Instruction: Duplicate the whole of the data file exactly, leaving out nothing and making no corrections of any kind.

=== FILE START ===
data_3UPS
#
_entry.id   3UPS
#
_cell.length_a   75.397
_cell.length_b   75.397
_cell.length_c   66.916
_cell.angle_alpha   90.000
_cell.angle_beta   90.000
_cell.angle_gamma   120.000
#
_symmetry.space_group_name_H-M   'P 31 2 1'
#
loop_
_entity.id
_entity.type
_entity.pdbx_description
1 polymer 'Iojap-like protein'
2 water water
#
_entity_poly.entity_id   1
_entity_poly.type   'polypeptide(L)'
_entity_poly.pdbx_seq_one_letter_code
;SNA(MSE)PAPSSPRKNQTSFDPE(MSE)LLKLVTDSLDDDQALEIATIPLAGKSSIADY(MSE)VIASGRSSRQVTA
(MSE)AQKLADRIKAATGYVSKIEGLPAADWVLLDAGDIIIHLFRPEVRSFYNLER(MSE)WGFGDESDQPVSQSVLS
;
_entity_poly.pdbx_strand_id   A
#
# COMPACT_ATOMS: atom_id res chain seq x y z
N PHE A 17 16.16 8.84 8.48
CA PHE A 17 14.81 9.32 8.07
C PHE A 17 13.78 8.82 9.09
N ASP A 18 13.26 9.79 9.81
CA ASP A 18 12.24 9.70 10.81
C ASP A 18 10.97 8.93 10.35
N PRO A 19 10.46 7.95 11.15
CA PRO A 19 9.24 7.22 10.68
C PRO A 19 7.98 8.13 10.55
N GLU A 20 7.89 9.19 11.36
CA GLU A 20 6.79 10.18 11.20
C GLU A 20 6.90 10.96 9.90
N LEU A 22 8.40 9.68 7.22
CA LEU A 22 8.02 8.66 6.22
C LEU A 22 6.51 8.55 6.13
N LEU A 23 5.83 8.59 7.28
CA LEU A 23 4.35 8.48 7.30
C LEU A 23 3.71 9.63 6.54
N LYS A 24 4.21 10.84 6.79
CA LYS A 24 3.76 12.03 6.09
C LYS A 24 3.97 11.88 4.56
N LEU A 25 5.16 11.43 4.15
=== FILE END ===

data_3UPS
#
_entry.id   3UPS
#
_cell.length_a   75.397
_cell.length_b   75.397
_cell.length_c   66.916
_cell.angle_alpha   90.000
_cell.angle_beta   90.000
_cell.angle_gamma   120.000
#
_symmetry.space_group_name_H-M   'P 31 2 1'
#
loop_
_entity.id
_entity.type
_entity.pdbx_description
1 polymer 'Iojap-like protein'
2 water water
#
_entity_poly.entity_id   1
_entity_poly.type   'polypeptide(L)'
_entity_poly.pdbx_seq_one_letter_code
;SNA(MSE)PAPSSPRKNQTSFDPE(MSE)LLKLVTDSLDDDQALEIATIPLAGKSSIADY(MSE)VIASGRSSRQVTA
(MSE)AQKLADRIKAATGYVSKIEGLPAADWVLLDAGDIIIHLFRPEVRSFYNLER(MSE)WGFGDESDQPVSQSVLS
;
_entity_poly.pdbx_strand_id   A
#
# COMPACT_ATOMS: atom_id res chain seq x y z
N PHE A 17 16.16 8.84 8.48
CA PHE A 17 14.81 9.32 8.07
C PHE A 17 13.78 8.82 9.09
N ASP A 18 13.26 9.79 9.81
CA ASP A 18 12.24 9.70 10.81
C ASP A 18 10.97 8.93 10.35
N PRO A 19 10.46 7.95 11.15
CA PRO A 19 9.24 7.22 10.68
C PRO A 19 7.98 8.13 10.55
N GLU A 20 7.89 9.19 11.36
CA GLU A 20 6.79 10.18 11.20
C GLU A 20 6.90 10.96 9.90
N LEU A 22 8.40 9.68 7.22
CA LEU A 22 8.02 8.66 6.22
C LEU A 22 6.51 8.55 6.13
N LEU A 23 5.83 8.59 7.28
CA LEU A 23 4.35 8.48 7.30
C LEU A 23 3.71 9.63 6.54
N LYS A 24 4.21 10.84 6.79
CA LYS A 24 3.76 12.03 6.09
C LYS A 24 3.97 11.88 4.56
N LEU A 25 5.16 11.43 4.15